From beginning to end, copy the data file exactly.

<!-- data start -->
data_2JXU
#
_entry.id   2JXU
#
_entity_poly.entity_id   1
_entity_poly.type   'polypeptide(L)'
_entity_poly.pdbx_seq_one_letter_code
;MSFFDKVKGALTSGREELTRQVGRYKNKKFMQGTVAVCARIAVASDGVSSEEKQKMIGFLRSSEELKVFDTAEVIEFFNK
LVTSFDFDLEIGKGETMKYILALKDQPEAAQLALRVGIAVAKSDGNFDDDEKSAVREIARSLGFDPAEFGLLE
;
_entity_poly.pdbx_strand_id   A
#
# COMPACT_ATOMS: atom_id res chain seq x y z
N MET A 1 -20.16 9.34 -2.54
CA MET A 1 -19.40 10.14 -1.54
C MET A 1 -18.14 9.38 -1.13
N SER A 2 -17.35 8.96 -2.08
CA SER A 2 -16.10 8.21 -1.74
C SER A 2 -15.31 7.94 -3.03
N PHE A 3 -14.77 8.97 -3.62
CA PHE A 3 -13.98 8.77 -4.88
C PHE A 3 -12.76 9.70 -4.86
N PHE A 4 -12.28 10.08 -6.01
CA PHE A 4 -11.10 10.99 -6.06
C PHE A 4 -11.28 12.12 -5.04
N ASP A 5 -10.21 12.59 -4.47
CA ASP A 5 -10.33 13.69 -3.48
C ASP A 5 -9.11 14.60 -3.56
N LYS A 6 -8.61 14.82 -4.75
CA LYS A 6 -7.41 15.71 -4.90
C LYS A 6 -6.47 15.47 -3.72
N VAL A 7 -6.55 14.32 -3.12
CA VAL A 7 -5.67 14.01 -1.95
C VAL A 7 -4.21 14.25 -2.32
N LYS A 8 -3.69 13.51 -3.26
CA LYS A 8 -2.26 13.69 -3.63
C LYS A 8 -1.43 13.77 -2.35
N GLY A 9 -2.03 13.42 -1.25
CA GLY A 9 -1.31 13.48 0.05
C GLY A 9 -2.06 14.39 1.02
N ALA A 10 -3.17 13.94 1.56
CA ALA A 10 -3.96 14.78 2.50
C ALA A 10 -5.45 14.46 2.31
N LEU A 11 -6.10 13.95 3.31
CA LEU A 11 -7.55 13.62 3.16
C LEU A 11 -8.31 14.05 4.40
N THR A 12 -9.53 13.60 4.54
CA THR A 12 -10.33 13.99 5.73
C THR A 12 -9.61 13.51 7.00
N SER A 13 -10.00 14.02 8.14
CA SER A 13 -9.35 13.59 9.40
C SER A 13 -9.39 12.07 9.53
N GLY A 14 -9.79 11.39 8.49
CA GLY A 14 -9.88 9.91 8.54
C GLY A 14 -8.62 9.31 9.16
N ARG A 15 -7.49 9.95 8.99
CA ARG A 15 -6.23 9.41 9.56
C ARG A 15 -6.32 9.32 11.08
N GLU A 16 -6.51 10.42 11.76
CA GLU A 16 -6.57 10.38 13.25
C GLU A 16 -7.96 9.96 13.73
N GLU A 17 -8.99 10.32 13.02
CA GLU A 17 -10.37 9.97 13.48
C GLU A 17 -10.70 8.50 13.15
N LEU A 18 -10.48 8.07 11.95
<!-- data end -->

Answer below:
data_2JXU
#
_entry.id   2JXU
#
_entity_poly.entity_id   1
_entity_poly.type   'polypeptide(L)'
_entity_poly.pdbx_seq_one_letter_code
;MSFFDKVKGALTSGREELTRQVGRYKNKKFMQGTVAVCARIAVASDGVSSEEKQKMIGFLRSSEELKVFDTAEVIEFFNK
LVTSFDFDLEIGKGETMKYILALKDQPEAAQLALRVGIAVAKSDGNFDDDEKSAVREIARSLGFDPAEFGLLE
;
_entity_poly.pdbx_strand_id   A
#
# COMPACT_ATOMS: atom_id res chain seq x y z
N MET A 1 -20.16 9.34 -2.54
CA MET A 1 -19.40 10.14 -1.54
C MET A 1 -18.14 9.38 -1.13
N SER A 2 -17.35 8.96 -2.08
CA SER A 2 -16.10 8.21 -1.74
C SER A 2 -15.31 7.94 -3.03
N PHE A 3 -14.77 8.97 -3.62
CA PHE A 3 -13.98 8.77 -4.88
C PHE A 3 -12.76 9.70 -4.86
N PHE A 4 -12.28 10.08 -6.01
CA PHE A 4 -11.10 10.99 -6.06
C PHE A 4 -11.28 12.12 -5.04
N ASP A 5 -10.21 12.59 -4.47
CA ASP A 5 -10.33 13.69 -3.48
C ASP A 5 -9.11 14.60 -3.56
N LYS A 6 -8.61 14.82 -4.75
CA LYS A 6 -7.41 15.71 -4.90
C LYS A 6 -6.47 15.47 -3.72
N VAL A 7 -6.55 14.32 -3.12
CA VAL A 7 -5.67 14.01 -1.95
C VAL A 7 -4.21 14.25 -2.32
N LYS A 8 -3.69 13.51 -3.26
CA LYS A 8 -2.26 13.69 -3.63
C LYS A 8 -1.43 13.77 -2.35
N GLY A 9 -2.03 13.42 -1.25
CA GLY A 9 -1.31 13.48 0.05
C GLY A 9 -2.06 14.39 1.02
N ALA A 10 -3.17 13.94 1.56
CA ALA A 10 -3.96 14.78 2.50
C ALA A 10 -5.45 14.46 2.31
N LEU A 11 -6.10 13.95 3.31
CA LEU A 11 -7.55 13.62 3.16
C LEU A 11 -8.31 14.05 4.40
N THR A 12 -9.53 13.60 4.54
CA THR A 12 -10.33 13.99 5.73
C THR A 12 -9.61 13.51 7.00
N SER A 13 -10.00 14.02 8.14
CA SER A 13 -9.35 13.59 9.40
C SER A 13 -9.39 12.07 9.53
N GLY A 14 -9.79 11.39 8.49
CA GLY A 14 -9.88 9.91 8.54
C GLY A 14 -8.62 9.31 9.16
N ARG A 15 -7.49 9.95 8.99
CA ARG A 15 -6.23 9.41 9.56
C ARG A 15 -6.32 9.32 11.08
N GLU A 16 -6.51 10.42 11.76
CA GLU A 16 -6.57 10.38 13.25
C GLU A 16 -7.96 9.96 13.73
N GLU A 17 -8.99 10.32 13.02
CA GLU A 17 -10.37 9.97 13.48
C GLU A 17 -10.70 8.50 13.15
N LEU A 18 -10.48 8.07 11.95